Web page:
Dr. Song Liuping’s Statement at the Huawei Press Conference on December 5, 2019
Ladies and gentlemen,
Good morning, and thank you for joining us.
This morning, Huawei has filed a petition to overturn an unlawful order by the FCC in the US.
Huawei’s Chief Legal Officer Dr. Song Liuping
On November 22nd, the FCC approved an order to label Huawei as a national security threat.
This move will ban US carriers from using money from the Universal Service Fund to buy Huawei equipment.
Many people and small businesses in rural America do not have mobile network access. This decision will harm their interests.
The FCC claims that Huawei is a security threat. But the FCC chairman, Ajit Pai, has not provided any evidence.
This is a common trend in Washington these days.
"Huawei is a Chinese company." That's his only excuse.
He has tried to spread fear about Huawei. He uses words like "backdoors" to scare people. But they offer no proof.
The other FCC commissioners use the same talking points.
This decision, just like the Entity List decision in May, is based on politics, not security.
These politicians ignore an important fact: Huawei has been working with rural US carriers for many years, and our customers trust our equipment.
They are experts in the security of their own networks, and they like working with us.
Carriers across rural America, in small towns in Montana, Kentucky, and farms in Wyoming… they choose to work with Huawei because they respect the quality and integrity of our equipment.
They also respect our services, because other equipment vendors don't care about their needs.
These carriers are often ignored by big vendors, because there's not "enough money" in rural communities.
The government should not shut down joint efforts to connect rural communities in the US.
In March 2018, the FCC began promoting the ban on Huawei. Many rural carriers objected.
So did the US-based Rural Wireless Association.
Huawei also submitted 21 rounds of detailed comments, explaining how the order will harm people and businesses in remote areas.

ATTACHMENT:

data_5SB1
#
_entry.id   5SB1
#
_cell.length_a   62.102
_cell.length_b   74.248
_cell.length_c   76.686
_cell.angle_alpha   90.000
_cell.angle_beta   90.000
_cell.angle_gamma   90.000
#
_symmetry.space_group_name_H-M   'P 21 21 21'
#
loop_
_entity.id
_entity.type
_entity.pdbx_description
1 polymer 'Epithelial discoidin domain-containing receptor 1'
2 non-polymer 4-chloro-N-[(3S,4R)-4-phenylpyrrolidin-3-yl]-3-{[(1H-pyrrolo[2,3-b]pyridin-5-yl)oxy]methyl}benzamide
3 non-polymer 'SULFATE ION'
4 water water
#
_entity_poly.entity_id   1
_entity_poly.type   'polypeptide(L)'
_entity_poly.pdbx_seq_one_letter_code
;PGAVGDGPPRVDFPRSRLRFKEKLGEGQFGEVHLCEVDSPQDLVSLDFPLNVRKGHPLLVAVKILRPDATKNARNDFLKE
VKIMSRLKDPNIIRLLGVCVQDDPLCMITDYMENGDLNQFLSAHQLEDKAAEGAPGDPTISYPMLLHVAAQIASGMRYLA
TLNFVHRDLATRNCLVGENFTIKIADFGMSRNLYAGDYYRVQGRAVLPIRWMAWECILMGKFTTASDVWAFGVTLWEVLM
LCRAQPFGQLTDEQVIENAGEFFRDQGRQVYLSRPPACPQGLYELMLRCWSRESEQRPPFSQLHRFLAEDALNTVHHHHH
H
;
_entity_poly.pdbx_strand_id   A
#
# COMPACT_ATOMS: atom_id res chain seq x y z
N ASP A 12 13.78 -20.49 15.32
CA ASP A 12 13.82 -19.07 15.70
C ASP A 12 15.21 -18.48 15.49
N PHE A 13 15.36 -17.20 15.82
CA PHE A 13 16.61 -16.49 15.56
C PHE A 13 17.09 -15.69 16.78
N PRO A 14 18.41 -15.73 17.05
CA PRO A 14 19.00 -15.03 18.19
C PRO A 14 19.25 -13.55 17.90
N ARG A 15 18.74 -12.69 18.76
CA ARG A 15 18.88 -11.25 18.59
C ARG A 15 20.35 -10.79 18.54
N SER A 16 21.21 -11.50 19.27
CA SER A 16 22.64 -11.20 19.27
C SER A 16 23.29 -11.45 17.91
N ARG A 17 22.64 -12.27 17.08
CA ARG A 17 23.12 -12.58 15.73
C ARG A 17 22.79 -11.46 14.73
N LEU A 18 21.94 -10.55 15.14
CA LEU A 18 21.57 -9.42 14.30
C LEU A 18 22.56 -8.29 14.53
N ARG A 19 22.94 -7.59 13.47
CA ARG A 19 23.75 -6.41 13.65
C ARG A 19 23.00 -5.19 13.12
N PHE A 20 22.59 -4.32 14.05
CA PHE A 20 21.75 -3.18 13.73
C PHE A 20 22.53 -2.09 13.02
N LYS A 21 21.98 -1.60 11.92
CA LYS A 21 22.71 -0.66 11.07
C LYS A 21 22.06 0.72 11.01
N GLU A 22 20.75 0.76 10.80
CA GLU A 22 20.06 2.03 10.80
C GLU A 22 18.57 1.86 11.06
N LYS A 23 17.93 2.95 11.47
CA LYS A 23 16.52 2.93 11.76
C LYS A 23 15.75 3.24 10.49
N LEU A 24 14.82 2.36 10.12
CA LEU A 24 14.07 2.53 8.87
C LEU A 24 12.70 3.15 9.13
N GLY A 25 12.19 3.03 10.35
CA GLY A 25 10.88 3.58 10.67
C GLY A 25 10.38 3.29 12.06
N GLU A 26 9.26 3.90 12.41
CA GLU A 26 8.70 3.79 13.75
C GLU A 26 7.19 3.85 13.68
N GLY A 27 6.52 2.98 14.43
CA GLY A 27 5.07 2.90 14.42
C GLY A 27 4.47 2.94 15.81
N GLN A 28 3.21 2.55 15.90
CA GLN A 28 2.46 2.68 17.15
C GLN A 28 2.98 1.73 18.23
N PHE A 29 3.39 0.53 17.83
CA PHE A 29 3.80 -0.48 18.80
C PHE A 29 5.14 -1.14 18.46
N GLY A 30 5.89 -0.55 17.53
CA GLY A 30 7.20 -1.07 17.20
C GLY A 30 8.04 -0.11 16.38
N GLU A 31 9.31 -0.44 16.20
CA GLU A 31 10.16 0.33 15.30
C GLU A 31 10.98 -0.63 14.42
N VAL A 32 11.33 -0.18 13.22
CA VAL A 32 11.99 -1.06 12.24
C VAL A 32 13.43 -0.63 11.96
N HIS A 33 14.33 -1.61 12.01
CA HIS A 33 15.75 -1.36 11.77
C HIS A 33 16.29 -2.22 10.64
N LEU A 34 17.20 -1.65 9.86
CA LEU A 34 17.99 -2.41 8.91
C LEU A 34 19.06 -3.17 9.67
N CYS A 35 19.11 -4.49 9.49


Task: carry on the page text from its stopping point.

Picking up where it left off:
The FCC ignored all of them.
Empty claims about national security are dangerous.
Politicians in the US say they are very concerned about cyber security. And we share these concerns.
The fact is: Banning a company like Huawei, just because we started in China… this does not solve any cyber security challenges.
If the FCC is truly worried about the security of the telecom supply chain, then they should understand this: Equipment made in China by any vendor should also have the same risks.
So not only Huawei and ZTE, but also Nokia and Ericsson, who also manufacture in China.
Replacing one set of equipment made in China for another set that is also made in China… … Politicians and security consultants are smart people. They should know better.
The US government has never presented real evidence to show that Huawei is a national security threat.
That's because this evidence does not exist.
When pushed for facts, they respond that "disclosing evidence might also undermine US national security."
This is complete nonsense.
Just last month, Bill Gates said that "the rule that everything that comes from China is bad… that is one crazy approach."
We could not agree more, and we are more than willing to work together with the United States government to prove the security of our products and services.
When passing this decision, the FCC did not offer Huawei due process, or verify the facts. But they very loudly and very publicly labelled our company as a national security threat.
The FCC's order violates the Constitution, and we have no choice but to seek legal remedy.